If your car is no longer under warranty and suffered a catastrophic engine failure on the highway due to lack of oil or another mechanical issue, then it might make financial sense to keep the car and have its blown motor replaced. When replacing an automotive engine, you have four different options:
- a used engine
- a crated engine
- a rebuilt engine
- a remanufactured engine
To determine which type of motor is best for you to have installed in your own car, listed below is more information on each option.
1. A Used Engine
The cheapest engine replacement option for your vehicle is a used engine. As their name implies, used engines have been previously run in a vehicle and then pulled out for one reason or another.
For example, cars that are wrecked often have their motors salvaged and sold as used engines with either short or no warranties. Since you likely won't get any history of the car the engine was previously installed in, this option is always a bit of a gamble.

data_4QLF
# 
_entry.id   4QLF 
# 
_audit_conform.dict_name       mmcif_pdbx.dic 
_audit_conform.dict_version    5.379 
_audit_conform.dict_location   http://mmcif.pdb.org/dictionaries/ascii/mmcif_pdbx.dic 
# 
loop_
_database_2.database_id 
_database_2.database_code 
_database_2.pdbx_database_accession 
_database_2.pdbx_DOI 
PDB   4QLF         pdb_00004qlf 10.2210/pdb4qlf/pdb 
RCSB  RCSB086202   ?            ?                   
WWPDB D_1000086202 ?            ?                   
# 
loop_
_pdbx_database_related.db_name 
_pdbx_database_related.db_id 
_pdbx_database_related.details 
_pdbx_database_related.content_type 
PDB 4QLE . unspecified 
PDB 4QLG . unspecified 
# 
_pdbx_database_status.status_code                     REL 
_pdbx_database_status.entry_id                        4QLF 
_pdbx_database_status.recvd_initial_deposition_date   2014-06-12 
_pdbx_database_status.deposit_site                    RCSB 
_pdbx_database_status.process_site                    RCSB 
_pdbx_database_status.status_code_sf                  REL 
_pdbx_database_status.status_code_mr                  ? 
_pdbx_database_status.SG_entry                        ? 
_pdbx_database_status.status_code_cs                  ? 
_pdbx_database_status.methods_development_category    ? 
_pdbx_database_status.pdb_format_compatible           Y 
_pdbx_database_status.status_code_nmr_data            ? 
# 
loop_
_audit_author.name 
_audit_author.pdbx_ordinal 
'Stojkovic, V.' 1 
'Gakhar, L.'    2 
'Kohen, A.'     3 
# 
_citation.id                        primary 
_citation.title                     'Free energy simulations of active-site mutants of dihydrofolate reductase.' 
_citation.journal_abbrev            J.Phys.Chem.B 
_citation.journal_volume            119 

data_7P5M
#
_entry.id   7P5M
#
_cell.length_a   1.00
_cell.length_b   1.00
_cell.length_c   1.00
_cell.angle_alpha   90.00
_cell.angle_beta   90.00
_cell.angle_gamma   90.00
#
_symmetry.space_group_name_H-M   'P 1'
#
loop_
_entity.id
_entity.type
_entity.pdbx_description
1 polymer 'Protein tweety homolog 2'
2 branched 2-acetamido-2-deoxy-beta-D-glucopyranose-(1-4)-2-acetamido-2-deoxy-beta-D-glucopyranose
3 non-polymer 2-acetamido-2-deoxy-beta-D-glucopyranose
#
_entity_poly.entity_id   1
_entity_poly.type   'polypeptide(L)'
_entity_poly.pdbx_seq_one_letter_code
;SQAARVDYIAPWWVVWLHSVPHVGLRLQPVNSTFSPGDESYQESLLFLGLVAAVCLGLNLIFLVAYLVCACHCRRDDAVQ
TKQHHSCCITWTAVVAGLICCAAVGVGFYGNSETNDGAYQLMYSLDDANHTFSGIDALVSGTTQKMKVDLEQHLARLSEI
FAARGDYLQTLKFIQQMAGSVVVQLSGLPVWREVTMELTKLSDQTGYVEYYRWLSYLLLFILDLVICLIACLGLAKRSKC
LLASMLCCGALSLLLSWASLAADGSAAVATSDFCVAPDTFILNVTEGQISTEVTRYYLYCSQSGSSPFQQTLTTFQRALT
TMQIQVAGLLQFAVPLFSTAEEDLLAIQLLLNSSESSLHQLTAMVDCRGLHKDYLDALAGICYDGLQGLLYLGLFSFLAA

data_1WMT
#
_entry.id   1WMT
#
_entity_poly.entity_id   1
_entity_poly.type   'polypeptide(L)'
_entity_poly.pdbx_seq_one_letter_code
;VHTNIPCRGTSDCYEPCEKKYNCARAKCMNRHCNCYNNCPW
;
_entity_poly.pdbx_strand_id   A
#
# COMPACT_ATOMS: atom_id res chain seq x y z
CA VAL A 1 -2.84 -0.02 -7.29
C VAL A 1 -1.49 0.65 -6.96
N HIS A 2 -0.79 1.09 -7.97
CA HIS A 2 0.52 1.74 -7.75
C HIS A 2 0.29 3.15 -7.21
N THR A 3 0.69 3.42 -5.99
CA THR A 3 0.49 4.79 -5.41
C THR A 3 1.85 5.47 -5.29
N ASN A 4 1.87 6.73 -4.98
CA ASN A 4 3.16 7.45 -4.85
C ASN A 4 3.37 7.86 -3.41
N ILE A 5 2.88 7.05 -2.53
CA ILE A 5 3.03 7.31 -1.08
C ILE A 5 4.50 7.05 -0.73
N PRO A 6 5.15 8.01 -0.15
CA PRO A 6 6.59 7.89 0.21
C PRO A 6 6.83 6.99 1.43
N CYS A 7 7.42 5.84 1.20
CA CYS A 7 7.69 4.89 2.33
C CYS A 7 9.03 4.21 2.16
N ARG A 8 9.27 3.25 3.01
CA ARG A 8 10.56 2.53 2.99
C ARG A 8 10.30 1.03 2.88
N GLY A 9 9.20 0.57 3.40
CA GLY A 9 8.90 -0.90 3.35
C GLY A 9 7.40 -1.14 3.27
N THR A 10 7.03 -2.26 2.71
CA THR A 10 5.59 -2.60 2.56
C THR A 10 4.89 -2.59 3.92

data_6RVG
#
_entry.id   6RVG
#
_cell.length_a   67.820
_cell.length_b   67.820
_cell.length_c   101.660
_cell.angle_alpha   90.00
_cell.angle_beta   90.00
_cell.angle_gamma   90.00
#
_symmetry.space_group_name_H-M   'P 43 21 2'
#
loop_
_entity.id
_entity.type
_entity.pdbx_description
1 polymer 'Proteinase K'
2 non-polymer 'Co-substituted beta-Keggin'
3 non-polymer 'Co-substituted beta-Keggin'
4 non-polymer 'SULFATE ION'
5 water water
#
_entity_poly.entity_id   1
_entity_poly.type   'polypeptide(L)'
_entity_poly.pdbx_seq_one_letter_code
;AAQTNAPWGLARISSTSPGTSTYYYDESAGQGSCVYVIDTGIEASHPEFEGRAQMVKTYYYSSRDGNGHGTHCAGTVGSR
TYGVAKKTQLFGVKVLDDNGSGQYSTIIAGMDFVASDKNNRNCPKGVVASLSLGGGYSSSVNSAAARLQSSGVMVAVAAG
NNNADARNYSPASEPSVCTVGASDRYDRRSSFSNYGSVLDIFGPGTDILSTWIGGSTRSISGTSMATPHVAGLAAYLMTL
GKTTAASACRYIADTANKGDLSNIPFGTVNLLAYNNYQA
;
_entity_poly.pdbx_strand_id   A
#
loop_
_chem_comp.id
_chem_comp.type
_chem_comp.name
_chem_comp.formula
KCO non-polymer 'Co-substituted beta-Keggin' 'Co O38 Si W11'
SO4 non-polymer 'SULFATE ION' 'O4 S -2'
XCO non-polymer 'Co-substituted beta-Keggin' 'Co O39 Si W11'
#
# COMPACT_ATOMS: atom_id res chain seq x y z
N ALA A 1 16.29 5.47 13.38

2. A Crated Engine
If you have an older car but want to install a brand new motor in it, then you can opt for a crated engine. Crated motors are extra engines manufactured by carmakers specifically for each car year's make and model. These engines are very expensive and tend to be purchased for high-end vehicles and cars being raced on tracks.
3. A Rebuilt Engine
Most of the engines available today on the secondary auto parts market are classified as rebuilt. When a motor is rebuilt, whatever the problem was that caused it to fail in the first place is fixed.
For example, if a motor's cylinder fails, then it will be repaired. However, while each of the engine's other cylinders and ancillary parts will be looked over and anything obviously damaged will be replaced, the only parts replaced tend to be those that caused the original mechanical failure.
4. A Remanufactured Engine
Lastly, you have the option of buying a remanufactured engine and having it installed in your vehicle. Remanufactured motors are the most expensive option available but they are also generally the best choice.
When an engine is remanufactured, it leaves the shop rebuilt to the exact specifications set by the original manufacturer. For example, a remanufactured Ford Powerstroke 6.0 diesel engine will have the exact same specifications as one rolling off the Ford assembly line today. For this reason, you can expect the remanufactured motor to last just as long as a brand-new one.